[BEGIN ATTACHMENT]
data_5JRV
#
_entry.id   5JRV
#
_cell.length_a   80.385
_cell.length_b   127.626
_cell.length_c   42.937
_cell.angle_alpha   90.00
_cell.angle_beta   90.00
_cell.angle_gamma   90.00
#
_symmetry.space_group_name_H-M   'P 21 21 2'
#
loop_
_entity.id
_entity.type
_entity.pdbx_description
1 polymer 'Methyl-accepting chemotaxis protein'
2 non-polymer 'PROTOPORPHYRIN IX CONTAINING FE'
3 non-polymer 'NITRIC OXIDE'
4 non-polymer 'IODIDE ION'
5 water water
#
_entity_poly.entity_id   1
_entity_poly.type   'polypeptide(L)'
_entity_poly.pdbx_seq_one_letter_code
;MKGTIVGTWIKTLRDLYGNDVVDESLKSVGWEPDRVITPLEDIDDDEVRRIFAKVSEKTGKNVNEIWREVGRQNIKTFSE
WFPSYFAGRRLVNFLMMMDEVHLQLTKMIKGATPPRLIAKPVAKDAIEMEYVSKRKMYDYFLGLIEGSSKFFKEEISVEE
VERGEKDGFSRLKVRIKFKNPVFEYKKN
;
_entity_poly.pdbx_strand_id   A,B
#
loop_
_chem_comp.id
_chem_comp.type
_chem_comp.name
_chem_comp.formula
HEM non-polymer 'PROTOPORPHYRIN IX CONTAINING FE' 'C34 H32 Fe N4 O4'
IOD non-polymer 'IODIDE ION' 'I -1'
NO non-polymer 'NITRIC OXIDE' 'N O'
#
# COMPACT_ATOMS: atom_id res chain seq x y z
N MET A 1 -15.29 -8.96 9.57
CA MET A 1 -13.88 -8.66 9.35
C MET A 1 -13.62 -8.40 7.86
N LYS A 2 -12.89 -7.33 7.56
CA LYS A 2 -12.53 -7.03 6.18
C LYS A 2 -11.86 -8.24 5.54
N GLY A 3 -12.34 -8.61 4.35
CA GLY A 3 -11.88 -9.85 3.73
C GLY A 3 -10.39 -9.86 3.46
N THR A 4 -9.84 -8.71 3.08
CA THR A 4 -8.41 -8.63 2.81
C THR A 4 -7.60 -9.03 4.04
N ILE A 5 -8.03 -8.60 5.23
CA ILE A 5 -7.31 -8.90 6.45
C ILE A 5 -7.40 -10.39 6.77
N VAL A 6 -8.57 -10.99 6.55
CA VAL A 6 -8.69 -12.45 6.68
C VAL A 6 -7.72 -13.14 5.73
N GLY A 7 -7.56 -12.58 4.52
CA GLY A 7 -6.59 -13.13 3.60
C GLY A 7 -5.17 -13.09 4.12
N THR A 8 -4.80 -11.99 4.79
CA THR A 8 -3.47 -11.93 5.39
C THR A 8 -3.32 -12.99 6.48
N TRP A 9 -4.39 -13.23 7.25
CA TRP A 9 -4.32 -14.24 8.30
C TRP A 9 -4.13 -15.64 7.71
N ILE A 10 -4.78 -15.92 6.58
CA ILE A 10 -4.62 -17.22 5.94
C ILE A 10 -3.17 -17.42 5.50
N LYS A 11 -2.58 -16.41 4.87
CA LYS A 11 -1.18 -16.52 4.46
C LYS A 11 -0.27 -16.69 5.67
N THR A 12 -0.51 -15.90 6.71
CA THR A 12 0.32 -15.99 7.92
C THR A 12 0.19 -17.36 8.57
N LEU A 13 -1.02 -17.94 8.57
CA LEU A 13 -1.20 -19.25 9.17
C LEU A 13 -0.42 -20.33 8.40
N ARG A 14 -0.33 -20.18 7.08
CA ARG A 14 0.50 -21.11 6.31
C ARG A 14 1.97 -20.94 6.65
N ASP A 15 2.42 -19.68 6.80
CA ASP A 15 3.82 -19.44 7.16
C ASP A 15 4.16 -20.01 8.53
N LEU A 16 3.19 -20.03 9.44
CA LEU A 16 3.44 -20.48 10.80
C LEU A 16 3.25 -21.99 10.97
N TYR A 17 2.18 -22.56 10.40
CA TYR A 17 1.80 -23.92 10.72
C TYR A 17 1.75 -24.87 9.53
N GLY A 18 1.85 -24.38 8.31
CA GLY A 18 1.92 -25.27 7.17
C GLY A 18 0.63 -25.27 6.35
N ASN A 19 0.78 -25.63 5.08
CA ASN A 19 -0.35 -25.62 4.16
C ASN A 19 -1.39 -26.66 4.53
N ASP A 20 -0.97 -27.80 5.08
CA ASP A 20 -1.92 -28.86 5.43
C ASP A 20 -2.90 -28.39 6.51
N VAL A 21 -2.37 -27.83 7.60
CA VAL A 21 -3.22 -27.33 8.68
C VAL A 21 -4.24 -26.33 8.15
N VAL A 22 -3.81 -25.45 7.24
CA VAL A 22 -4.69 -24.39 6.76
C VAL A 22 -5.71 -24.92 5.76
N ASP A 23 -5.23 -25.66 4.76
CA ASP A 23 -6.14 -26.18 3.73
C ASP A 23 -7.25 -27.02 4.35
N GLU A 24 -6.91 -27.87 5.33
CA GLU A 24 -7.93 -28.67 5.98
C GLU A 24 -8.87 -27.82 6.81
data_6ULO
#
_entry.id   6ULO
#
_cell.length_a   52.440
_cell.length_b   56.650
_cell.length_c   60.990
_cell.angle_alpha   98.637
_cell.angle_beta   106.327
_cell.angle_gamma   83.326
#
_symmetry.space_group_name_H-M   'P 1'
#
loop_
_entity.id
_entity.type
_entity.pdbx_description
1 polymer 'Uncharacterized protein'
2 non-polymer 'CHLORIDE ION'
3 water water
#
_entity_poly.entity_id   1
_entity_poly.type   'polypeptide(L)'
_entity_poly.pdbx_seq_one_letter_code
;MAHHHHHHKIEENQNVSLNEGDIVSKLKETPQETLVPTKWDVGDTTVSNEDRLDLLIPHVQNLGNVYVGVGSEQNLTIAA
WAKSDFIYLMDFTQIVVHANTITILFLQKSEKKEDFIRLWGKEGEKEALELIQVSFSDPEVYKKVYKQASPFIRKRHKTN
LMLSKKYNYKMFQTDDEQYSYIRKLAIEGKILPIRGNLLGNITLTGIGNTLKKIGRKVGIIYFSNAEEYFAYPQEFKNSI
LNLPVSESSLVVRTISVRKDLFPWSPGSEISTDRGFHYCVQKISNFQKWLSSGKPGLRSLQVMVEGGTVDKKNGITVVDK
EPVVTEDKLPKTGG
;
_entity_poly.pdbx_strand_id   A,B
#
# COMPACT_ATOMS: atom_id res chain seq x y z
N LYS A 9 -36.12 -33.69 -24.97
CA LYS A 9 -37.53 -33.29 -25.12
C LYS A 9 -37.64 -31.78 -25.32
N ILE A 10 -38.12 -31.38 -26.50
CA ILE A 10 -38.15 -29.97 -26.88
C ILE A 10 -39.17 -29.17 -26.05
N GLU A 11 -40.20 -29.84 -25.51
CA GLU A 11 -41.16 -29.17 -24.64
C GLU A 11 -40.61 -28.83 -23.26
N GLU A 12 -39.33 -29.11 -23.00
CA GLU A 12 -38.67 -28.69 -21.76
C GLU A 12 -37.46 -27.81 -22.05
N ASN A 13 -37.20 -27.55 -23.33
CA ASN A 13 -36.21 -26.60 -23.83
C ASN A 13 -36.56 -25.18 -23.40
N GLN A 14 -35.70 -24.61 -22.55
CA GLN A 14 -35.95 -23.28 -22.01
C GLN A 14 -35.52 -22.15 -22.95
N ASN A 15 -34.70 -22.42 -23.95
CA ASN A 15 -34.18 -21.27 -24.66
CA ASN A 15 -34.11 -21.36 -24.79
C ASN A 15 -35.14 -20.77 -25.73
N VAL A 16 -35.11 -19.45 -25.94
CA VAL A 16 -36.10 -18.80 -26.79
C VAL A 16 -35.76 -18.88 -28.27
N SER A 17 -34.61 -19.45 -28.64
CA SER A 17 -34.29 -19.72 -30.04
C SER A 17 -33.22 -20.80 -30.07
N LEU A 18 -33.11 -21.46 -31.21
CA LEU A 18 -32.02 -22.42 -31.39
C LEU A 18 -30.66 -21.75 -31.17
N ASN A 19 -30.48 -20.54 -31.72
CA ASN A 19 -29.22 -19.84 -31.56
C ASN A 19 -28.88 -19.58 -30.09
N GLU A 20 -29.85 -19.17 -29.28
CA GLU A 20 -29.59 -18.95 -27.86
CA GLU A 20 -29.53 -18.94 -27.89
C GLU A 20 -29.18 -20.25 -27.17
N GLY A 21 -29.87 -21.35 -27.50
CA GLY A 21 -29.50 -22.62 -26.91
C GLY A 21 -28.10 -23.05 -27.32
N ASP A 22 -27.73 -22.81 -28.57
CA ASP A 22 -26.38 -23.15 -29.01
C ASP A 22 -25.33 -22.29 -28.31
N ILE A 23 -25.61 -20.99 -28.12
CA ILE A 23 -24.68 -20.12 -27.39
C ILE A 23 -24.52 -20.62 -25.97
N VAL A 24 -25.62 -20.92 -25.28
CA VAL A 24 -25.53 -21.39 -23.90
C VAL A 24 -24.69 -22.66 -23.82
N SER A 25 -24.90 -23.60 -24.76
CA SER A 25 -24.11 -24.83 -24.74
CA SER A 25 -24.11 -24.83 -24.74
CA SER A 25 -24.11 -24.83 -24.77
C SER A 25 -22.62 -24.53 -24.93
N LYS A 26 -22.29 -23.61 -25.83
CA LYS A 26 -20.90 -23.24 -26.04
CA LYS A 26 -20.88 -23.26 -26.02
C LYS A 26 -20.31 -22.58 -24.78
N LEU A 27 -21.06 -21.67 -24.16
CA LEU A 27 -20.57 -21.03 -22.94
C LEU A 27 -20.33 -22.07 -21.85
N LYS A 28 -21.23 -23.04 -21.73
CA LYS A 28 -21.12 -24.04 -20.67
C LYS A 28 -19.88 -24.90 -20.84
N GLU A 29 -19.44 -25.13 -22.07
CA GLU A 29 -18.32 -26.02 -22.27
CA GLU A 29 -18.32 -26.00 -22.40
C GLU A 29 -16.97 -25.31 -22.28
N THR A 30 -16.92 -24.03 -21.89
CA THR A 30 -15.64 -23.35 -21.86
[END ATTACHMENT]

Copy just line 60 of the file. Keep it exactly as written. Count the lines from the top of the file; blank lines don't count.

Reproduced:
C VAL A 6 -7.72 -13.14 5.73